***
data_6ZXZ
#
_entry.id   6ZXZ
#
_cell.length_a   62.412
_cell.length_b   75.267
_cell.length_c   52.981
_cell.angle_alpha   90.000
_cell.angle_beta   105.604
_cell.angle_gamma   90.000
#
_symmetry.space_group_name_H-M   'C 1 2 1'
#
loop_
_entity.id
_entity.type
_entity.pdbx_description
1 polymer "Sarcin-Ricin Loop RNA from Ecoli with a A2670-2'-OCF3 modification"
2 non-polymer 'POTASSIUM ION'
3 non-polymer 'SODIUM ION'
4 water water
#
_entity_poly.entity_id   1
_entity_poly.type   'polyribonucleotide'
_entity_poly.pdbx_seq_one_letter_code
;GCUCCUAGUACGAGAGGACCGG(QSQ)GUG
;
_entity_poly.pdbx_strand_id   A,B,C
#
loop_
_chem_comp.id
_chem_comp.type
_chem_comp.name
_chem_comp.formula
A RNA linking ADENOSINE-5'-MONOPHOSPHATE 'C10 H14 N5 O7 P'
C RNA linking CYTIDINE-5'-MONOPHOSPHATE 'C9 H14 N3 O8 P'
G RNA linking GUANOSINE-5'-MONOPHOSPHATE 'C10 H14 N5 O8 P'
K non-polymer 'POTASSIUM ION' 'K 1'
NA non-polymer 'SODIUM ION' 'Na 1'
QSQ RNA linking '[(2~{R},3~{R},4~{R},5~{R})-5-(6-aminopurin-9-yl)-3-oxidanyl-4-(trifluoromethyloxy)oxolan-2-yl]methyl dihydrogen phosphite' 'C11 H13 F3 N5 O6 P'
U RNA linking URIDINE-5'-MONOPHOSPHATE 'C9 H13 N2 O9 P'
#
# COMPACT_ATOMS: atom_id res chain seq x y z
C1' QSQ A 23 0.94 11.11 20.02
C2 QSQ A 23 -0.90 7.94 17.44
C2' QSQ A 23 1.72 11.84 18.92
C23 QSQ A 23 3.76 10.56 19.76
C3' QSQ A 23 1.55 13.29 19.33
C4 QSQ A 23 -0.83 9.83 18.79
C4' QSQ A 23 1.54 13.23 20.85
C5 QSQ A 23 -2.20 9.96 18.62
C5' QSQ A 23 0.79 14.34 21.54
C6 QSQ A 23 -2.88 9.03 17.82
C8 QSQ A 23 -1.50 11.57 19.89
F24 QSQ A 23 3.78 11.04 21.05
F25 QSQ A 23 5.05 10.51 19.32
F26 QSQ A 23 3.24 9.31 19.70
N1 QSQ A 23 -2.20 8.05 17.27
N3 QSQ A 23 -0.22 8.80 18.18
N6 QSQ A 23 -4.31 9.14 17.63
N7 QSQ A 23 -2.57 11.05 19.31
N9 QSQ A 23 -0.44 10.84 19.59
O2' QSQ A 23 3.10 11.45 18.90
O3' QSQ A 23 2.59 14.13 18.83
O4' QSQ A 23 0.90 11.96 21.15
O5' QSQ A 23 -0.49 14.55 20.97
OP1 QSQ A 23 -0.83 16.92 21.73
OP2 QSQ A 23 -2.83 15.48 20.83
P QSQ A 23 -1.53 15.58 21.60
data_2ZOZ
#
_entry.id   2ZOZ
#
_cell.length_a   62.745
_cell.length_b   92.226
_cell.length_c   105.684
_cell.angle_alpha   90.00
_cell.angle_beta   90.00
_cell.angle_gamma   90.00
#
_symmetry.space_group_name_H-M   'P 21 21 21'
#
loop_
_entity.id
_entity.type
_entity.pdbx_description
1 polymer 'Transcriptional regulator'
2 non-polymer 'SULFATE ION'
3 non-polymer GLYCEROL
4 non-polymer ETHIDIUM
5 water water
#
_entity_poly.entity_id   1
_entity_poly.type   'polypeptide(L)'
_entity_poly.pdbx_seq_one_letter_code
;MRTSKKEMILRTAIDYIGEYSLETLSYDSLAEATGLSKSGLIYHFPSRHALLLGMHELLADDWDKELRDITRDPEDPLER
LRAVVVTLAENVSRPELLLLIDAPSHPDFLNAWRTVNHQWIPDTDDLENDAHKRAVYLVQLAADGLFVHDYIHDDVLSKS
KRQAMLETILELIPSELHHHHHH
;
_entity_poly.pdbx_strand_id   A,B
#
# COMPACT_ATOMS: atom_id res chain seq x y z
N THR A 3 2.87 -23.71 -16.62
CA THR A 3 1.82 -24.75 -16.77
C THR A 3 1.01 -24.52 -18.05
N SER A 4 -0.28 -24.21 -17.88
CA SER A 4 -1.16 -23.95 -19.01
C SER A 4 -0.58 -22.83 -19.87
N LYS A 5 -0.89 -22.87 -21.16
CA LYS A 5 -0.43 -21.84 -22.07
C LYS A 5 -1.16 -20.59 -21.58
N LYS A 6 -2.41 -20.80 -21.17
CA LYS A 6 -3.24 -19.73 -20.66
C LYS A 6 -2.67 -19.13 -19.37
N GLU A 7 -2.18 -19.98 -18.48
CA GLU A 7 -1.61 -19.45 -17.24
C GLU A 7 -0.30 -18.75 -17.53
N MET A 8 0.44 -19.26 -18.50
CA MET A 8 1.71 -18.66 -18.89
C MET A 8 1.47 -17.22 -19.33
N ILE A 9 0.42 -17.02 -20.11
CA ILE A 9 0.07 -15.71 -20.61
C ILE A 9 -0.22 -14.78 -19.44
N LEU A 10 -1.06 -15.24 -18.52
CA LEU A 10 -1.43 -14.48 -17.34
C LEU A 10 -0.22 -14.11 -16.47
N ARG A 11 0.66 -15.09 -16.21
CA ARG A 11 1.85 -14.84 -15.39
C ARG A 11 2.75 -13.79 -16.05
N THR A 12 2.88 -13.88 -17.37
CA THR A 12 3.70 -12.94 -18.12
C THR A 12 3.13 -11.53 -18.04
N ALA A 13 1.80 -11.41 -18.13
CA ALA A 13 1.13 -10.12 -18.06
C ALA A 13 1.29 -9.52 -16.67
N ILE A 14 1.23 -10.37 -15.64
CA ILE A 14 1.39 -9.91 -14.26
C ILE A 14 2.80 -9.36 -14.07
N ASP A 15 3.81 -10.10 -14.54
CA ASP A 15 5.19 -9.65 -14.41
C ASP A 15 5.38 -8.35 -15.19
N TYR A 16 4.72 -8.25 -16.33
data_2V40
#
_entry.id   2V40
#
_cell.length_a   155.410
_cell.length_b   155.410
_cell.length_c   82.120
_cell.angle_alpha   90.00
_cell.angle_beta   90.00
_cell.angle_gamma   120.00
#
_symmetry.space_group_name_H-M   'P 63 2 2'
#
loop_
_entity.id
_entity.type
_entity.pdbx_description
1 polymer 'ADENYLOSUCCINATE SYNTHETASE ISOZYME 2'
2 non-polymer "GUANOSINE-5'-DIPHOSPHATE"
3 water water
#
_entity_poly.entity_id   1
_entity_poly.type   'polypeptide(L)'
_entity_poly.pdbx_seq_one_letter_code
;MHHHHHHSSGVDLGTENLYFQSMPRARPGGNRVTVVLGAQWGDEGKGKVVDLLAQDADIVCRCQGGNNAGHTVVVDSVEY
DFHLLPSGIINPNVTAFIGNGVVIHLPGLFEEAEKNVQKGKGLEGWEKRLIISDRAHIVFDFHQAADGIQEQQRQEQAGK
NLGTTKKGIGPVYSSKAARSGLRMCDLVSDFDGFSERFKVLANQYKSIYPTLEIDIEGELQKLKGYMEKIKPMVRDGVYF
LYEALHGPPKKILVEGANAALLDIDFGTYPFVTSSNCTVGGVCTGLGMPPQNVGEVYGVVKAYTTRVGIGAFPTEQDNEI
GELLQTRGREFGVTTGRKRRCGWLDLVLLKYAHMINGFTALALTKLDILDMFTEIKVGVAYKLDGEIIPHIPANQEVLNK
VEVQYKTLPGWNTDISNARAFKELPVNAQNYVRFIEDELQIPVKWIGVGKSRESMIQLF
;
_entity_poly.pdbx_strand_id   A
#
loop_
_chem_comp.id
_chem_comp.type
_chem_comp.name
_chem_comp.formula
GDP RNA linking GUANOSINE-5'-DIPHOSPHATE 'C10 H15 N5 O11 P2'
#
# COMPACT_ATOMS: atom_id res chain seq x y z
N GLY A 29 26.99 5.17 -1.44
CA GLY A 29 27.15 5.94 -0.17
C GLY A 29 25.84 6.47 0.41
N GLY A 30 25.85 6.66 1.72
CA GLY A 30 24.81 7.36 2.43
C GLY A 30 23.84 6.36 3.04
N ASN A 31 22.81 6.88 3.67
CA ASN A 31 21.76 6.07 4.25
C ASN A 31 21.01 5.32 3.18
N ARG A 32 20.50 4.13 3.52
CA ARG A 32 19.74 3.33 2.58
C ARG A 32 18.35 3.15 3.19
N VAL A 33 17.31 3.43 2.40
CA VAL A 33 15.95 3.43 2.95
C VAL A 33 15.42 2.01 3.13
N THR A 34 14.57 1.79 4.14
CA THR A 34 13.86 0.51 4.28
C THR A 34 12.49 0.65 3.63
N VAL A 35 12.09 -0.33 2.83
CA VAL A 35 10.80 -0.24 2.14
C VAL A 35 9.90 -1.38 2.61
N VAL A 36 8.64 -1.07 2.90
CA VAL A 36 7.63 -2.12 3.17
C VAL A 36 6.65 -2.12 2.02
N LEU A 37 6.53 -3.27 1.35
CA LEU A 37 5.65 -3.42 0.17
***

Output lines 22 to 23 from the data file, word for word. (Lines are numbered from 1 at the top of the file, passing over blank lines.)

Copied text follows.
#
_entity_poly.entity_id   1